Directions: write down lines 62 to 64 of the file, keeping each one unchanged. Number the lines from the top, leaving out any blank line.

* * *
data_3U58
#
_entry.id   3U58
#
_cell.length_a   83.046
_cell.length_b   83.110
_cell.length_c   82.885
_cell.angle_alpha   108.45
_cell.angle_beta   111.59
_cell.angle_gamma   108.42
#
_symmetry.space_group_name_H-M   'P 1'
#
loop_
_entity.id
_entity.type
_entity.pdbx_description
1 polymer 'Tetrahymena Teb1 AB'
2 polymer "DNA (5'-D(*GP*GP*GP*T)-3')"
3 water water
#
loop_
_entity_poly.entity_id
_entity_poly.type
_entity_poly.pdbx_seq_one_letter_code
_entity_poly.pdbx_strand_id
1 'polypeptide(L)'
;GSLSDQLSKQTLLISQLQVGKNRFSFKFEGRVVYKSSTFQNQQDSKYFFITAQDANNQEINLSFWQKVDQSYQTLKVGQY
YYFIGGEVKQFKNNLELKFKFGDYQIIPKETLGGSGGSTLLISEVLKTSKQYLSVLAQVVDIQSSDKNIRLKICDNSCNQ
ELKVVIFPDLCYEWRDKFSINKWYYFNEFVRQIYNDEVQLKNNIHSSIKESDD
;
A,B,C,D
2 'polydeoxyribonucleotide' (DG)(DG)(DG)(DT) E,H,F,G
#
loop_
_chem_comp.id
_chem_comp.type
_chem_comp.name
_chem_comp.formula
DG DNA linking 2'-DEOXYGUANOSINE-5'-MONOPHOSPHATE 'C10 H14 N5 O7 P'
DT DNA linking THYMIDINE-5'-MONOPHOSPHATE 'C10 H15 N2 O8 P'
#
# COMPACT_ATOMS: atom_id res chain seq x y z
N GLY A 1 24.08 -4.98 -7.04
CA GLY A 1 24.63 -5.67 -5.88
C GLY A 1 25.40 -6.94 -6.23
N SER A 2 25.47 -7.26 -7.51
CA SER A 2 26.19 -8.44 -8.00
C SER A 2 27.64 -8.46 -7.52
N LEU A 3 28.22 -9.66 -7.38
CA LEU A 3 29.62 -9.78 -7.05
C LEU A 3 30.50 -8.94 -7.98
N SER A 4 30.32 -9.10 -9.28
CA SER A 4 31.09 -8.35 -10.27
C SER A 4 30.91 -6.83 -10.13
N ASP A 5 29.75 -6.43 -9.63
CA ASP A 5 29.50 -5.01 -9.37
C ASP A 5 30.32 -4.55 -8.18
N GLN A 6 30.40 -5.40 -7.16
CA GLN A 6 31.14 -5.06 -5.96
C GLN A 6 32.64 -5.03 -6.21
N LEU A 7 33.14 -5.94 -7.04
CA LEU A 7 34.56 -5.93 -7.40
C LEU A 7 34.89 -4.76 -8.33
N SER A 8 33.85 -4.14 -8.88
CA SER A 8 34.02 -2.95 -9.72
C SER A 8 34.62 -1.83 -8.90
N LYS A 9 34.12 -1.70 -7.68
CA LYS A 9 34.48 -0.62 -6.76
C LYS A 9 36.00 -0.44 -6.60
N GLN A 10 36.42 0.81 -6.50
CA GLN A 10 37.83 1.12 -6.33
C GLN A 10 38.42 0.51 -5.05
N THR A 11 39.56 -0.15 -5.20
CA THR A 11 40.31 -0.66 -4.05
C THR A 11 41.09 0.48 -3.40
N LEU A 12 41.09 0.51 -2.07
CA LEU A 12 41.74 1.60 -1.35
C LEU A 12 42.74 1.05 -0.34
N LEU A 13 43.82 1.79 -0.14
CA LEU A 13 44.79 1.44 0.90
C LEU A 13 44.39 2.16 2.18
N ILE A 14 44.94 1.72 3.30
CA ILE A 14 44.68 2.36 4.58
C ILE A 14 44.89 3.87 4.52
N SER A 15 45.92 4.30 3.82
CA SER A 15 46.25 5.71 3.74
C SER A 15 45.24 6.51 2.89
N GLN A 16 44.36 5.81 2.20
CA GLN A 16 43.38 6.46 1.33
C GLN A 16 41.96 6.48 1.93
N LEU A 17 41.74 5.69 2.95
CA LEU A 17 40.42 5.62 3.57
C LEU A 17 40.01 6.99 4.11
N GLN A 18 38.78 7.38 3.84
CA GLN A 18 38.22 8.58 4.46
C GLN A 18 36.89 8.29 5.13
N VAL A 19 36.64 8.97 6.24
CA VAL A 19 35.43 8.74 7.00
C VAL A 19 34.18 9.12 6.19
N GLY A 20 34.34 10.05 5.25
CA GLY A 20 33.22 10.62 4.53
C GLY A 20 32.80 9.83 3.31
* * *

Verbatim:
N LEU A 7 33.14 -5.94 -7.04
CA LEU A 7 34.56 -5.93 -7.40
C LEU A 7 34.89 -4.76 -8.33